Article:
Fortunately, for Boston, all five guys contributed, as Tony Allen converted a three-point play of his own less than a minute after Davis's, which gave Boston a 74-66 advantage with 7:46 to play. Robinson then drove right and put in a finger roll, which was followed up by Wallace burying a deep three from the top of the arc, giving Boston a nine-point edge at 79-70 with 6:18 left. 

They weren't without their flaws, however. Before Wallace drilled his three-pointer he was assessed a technical foul with 7:25 left after Kobe drove on him towards the rim. Wallace yelled in protest, spun away from the officials, and marched away in anger, eventually causing the ABC producers to set a new Guinness World Record for "Longest Time Pressing Down the "Bleep" Button on Live, National Television". Seriously, it was like you muted your TV for a good 15 or 20 seconds. Are you happy, Helen Lovejoy? Someone finally thought of the children. 

And while one player breaking Doc Rivers's rule regarding no technical fouls in the fourth quarter might have seemed like enough, Robinson wasn't finished. After a foul on Odom sent Robinson sprawling to the floor, he got back to his feet and stared up into Odom's face - which the officials didn't appreciate - and was assessed a tech of his own. Fortunately, for Wallace and Robinson, both Kobe and Fisher missed the technical free throws, so no damage was done, and Doc appeared to be in a forgiving mood afterward. 

But with these issues popping up, along with other problems, like Tony Allen jacking up that ill-advised three-pointer with three minutes left, why did Doc stay with this lineup for so long? They played the first 9:10 of the fourth quarter. Kevin Garnett had ventured towards and retreated from the scorer's table twice in that time frame. For several moments it seemed quite plausible that the unit would actually finish the game. Why stick with them? Because the formula was working. The way they were playing was working. They were attacking on both sides of the ball, they were scoring points, getting stops (TA's strip of Kobe with 4:34 left comes to mind), asserting themselves on the glass (LA missed Andrew Bynum in this department), and playing with a sense of passion and purpose that LA was unable to match. After the game, Davis talked about feeling like a beast in the fourth quarter, and in the case of the Lakers, when guys like Davis are coming at you on offense harder than you are willing to defend, you're bound to suffer. It was the hustle, the energy, and the intensity, and even the passionate emotions that garnered those technical fouls that ultimately led to the production on the court. And that production eventually made all the difference in last night's ballgame. And as a result, this series is tied, and the Celtics are just two wins away from their second championship in the past three seasons.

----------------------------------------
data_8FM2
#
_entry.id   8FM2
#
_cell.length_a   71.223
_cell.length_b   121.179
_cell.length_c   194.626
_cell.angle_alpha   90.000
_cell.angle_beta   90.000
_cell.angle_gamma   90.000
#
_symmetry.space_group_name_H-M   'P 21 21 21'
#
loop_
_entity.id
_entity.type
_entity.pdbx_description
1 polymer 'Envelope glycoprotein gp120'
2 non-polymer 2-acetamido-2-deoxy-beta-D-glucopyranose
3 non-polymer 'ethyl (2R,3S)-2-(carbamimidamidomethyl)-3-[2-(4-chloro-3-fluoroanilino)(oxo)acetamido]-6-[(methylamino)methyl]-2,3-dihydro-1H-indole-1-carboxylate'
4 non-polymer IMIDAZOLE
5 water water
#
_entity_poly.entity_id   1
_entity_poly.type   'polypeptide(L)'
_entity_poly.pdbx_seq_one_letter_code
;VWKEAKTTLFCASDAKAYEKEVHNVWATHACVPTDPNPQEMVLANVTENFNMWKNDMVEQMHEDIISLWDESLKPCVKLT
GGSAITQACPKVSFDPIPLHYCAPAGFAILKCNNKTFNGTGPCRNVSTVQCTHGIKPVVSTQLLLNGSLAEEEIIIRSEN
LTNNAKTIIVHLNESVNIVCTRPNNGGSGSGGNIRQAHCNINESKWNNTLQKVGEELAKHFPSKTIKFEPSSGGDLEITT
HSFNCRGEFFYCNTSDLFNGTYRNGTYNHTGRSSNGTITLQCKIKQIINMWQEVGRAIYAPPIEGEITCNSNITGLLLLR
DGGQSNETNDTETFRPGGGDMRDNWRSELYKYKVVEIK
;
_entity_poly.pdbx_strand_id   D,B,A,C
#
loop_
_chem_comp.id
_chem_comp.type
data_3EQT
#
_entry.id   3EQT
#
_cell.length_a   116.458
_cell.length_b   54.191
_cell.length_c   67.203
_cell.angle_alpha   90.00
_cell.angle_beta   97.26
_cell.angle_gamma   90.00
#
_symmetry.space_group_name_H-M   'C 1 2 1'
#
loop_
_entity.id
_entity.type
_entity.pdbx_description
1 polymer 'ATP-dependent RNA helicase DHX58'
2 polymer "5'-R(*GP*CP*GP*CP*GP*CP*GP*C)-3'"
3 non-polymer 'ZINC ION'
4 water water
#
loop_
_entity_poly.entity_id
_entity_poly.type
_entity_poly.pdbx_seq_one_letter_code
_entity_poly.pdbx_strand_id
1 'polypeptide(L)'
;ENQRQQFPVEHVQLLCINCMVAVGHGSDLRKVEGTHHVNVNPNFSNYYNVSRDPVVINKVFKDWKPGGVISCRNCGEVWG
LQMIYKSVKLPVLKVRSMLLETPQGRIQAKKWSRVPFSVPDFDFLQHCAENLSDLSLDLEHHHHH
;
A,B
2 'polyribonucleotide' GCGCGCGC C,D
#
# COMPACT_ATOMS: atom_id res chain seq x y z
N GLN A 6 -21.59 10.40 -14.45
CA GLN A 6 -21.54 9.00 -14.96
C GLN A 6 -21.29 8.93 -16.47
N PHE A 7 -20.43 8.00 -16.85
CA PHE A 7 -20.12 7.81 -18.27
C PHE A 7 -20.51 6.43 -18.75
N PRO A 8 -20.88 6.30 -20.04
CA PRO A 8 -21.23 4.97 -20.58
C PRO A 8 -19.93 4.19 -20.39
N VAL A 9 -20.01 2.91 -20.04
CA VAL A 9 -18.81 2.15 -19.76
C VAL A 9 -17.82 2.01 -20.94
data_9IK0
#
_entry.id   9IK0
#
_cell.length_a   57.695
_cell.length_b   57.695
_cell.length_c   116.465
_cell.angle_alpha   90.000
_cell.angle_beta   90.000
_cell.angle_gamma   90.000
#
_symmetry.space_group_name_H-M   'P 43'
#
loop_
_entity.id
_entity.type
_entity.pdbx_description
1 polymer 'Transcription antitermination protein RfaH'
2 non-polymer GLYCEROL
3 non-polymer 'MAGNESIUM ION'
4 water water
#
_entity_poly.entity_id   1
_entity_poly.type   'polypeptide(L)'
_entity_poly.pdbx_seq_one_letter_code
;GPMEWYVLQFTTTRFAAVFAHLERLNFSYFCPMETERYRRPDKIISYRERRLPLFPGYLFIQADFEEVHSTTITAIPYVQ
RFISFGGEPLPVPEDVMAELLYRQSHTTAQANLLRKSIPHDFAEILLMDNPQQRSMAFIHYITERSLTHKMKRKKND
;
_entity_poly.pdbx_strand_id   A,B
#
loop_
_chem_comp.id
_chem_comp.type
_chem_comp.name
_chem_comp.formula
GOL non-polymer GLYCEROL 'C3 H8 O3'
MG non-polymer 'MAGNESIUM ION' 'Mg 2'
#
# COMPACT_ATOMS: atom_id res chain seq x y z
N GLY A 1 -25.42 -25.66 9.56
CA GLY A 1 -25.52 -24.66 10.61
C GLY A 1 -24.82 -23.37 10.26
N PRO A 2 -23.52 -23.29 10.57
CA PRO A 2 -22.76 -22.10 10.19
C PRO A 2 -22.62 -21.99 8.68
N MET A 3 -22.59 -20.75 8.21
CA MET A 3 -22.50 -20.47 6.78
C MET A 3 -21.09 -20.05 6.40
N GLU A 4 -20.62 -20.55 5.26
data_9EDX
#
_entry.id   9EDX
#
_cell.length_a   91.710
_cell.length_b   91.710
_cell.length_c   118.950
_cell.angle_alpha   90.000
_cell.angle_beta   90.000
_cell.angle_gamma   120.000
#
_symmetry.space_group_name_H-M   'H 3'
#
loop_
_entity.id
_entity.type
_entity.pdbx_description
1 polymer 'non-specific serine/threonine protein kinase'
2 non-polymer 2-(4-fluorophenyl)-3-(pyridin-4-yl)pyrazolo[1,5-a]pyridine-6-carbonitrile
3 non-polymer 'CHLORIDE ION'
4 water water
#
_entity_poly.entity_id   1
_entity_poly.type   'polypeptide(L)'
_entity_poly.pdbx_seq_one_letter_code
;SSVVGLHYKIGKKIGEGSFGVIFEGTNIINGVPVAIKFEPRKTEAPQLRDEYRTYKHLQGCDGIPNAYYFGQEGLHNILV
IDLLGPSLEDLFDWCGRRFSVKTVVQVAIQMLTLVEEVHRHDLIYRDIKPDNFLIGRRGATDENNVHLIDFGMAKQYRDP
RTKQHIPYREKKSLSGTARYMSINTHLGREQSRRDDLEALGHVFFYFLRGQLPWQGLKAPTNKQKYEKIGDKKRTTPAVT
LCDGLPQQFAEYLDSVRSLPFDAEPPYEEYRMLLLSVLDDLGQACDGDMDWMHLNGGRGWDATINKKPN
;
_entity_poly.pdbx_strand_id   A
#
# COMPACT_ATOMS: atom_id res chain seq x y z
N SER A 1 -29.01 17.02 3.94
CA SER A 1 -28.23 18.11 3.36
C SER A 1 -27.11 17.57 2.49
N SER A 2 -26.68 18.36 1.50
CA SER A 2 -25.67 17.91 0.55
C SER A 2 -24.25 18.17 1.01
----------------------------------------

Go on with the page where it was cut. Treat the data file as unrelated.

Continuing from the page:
In the end, Boston's bench accounted for 36 points and 12 rebounds, with Davis (18 points, nine in the fourth quarter), and Robinson (12 points, six in the fourth quarter) combining for 30 of those points and seven of those rebounds.

Afterwards, while speaking to reporters, Robinson said of he and Davis: "We were like Shrek and Donkey." Such a statement was appropriate, as, in the aftermath of one of Robinson's two buckets in the final frame, when he turned to celebrate with the crowd, I could have sworn I heard him proclaim: "If we win, I'm making waffles!"